AXIS Performance Advisors

Demystifying sustainability

Are you really ready for the 21st Century?

 

Copyright 1997 AXIS Performance Advisors, Inc.

Are you really ready for the 21st Century?

The new year always gets us thinking of the future.
This is especially true as the millennium looms closer. While none of us
has a crystal ball, we all recognize that our future success depends on
our ability to anticipate and prepare for what’s coming. How good are you
and your leaders at preparing your organization for the 21st century?

Fads or Foresight

Ask any executive what they’re doing to prepare
for the next century, and most likely you’ll hear a litany of buzzwords
including reengineering, high-performance teams, restructuring, mergers,
outsourcing. We’re ready, they say. We’re doing all we can. We’ve got it
under control.

Maybe they do and maybe they don’t.

Don’t get me wrong. All these improvement strategies
have their place. They can all radically improve your productivity. So what’s
the problem?


“A good deal of corporate
planning…is like a ritual rain dance. It has no effect on the weather
that follows,

but those who engage in it think it does….Moreover, much of the advice
related to corporate planning is

directed at improving the dancing, not the weather.”

­Brian Quinn, Dartmouth


All these strategies focus on doing what you do
better. But your future success will be determined by your ability to do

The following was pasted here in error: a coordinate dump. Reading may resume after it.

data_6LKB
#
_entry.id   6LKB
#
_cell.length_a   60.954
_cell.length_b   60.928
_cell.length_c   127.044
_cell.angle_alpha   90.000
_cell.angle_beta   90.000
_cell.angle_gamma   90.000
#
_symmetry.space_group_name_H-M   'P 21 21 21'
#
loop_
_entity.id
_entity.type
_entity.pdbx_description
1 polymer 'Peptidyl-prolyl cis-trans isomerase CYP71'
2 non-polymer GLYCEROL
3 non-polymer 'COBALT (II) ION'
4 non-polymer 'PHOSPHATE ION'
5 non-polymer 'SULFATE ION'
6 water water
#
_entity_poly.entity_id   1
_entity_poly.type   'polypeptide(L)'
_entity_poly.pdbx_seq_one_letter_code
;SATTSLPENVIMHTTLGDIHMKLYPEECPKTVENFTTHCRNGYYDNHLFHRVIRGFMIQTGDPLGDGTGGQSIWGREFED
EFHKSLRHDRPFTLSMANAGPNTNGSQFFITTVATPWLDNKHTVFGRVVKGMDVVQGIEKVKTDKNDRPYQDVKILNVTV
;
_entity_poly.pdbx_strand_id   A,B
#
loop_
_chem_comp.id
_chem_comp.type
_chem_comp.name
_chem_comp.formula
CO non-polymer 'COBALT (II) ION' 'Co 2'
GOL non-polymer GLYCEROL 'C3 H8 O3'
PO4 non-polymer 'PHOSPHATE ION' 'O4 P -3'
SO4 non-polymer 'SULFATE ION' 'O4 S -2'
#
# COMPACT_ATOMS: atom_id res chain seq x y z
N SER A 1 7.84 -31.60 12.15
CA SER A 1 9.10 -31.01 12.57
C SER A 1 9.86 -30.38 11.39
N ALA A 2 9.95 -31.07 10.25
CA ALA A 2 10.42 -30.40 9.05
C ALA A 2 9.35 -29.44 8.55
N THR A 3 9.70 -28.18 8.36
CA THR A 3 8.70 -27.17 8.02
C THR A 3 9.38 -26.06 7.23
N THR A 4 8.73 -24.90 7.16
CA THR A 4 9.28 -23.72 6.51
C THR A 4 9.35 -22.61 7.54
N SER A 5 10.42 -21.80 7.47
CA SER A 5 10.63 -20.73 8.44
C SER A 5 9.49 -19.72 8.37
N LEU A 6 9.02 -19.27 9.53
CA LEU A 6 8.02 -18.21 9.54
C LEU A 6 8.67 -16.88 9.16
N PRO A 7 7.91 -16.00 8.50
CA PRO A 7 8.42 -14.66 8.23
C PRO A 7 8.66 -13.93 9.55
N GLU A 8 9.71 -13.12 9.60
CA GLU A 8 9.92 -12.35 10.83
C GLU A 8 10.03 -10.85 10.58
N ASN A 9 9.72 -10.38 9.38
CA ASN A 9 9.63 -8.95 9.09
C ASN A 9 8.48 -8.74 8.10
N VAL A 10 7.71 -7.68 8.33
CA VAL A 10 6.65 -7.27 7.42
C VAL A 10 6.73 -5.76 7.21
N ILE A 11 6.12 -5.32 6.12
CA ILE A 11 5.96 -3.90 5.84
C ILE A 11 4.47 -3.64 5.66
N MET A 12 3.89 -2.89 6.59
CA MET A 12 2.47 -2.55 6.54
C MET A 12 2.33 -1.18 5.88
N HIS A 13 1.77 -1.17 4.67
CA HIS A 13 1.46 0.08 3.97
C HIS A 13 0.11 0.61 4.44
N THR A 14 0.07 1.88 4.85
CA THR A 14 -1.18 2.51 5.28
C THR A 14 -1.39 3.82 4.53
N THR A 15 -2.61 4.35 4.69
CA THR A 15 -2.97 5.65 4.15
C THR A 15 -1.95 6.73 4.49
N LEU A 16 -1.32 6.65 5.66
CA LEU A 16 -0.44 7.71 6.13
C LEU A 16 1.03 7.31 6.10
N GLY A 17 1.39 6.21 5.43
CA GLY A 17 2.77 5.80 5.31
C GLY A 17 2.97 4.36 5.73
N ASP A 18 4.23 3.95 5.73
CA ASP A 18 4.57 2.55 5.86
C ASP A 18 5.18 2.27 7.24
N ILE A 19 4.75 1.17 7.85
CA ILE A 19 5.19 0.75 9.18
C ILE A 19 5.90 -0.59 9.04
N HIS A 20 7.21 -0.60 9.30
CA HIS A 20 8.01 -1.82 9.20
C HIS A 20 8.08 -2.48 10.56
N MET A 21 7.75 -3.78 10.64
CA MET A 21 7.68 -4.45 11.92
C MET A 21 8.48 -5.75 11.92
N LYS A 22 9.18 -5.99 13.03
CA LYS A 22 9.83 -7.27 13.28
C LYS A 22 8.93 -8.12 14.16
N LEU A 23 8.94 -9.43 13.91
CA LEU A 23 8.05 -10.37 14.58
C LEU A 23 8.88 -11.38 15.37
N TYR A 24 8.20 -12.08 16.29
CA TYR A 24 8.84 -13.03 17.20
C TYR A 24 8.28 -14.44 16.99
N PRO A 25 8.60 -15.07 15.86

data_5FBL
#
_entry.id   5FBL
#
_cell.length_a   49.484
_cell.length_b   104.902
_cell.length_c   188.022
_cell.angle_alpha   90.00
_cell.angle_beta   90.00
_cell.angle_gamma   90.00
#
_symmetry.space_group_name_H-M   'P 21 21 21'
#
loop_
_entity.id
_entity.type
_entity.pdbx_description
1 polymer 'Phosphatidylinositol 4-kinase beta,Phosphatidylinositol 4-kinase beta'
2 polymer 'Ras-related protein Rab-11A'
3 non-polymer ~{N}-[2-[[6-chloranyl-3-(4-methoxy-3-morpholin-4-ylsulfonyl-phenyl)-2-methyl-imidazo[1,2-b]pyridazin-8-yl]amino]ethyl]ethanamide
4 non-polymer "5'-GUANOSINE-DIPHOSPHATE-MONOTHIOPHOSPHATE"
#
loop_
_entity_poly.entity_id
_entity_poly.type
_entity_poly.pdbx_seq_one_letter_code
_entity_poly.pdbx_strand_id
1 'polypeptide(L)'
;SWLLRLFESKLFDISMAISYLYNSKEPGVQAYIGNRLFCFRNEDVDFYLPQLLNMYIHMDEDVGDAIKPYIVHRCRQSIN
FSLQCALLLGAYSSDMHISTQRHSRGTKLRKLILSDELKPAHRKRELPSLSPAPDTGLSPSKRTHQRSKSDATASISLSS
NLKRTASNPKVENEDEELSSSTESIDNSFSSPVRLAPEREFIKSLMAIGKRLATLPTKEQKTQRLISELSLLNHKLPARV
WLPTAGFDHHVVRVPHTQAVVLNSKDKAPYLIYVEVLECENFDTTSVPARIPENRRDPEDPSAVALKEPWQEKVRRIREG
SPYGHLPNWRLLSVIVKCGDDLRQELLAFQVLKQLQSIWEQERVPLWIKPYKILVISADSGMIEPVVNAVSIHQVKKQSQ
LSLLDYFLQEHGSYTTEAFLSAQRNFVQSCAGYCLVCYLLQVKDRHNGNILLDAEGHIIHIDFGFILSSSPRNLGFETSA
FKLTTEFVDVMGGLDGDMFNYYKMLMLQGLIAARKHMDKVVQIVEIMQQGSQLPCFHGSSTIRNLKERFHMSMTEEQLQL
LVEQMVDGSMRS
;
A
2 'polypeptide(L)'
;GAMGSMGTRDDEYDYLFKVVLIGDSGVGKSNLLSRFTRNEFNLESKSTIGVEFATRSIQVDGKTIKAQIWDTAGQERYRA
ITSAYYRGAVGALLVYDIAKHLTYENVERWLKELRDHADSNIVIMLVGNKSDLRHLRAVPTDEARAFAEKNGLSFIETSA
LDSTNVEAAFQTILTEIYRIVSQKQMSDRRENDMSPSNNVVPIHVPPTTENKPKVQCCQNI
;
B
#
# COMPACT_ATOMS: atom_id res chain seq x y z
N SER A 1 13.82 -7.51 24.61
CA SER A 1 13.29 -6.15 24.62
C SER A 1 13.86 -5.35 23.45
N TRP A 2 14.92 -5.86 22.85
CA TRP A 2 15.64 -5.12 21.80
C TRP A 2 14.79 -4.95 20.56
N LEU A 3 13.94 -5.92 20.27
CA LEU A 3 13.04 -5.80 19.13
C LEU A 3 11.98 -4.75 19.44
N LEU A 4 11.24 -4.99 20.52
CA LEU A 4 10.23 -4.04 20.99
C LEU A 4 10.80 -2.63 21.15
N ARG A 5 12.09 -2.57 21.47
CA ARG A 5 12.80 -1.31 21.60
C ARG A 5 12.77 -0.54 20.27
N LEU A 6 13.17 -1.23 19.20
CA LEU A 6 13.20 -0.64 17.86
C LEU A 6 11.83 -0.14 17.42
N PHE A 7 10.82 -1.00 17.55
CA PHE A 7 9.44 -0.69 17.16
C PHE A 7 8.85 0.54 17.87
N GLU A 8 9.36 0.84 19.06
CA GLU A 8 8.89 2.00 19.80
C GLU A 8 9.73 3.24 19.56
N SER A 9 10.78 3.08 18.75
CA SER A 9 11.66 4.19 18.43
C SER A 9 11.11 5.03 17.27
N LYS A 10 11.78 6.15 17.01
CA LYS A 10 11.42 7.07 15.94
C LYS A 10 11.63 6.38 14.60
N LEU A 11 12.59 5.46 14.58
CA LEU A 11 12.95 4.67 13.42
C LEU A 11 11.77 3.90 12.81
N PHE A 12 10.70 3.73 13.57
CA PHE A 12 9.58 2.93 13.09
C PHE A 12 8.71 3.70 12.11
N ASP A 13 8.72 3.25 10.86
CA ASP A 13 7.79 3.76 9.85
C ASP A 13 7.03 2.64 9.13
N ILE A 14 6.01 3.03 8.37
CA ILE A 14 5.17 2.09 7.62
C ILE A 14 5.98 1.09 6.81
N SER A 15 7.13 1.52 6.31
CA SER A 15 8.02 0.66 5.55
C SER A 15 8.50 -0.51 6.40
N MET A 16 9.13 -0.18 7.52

something radically different. Don’t believe me? According to Don Tappscott,
author of The Digital Economy, most of Hewlett-Packard’s revenues come from
products that didn’t exist a year ago and 90 percent of Miller’s revenues
come from beers that didn’t exist 24 months ago. Executives need to spend
roughly an equal amount of time envisioning their future business as they
do improving their current one. Few executives do.

Looking backward to see forward

To get a sense of how much change is in store for
us, consider how different life was in 1982, only fifteen years ago. Think
back to where you were. Reagan was president. We’d just come out of the
energy crisis. The Berlin Wall was still up and the Cold War was still waging.
At work…

  • There were no faxes, answering machines, or cell
    phones
  • Rotary phones and typewriters were commonplace
  • If people had computers at all, they were dumb
    terminals
  • Semiconductors, cable TV, and the Internet were
    not major industries
  • “Made in Japan” was just beginning
    to connote quality, not junk
  • Many of what are now the world’s largest markets
    were closed to outside trade


    “To effectively ‘manage’
    the strategy-making process, then, is not to preconceive strategies

    but to recognize their emergence and intervene when appropriate.”

    ­Henry Mintzberg,

    The Rise and Fall of Strategic
    Planning


    Now imagine as much change in the next ten years.
    Remember, the pace of change is increasing.

    So what’s a leader to do?

    How do you plan for discontinuous, radical change?
    Many don’t try. But according to Gary Hamel and CK Prahalad, authors of
    Competing for the Future, there are three kinds of companies: drivers, passengers,
    and road kill. Only the drivers have any control over the direction of change.


    “Organizational commitment
    and perseverance are driven by the desire to make a difference in

    people’s lives­the bigger the difference, the deeper the commitment.”

    ­Gary Hamel and CK Prahalad,

    Competing for the Future


    Being in control of your future requires that you
    establish foresight about where your industry is going and develop strategies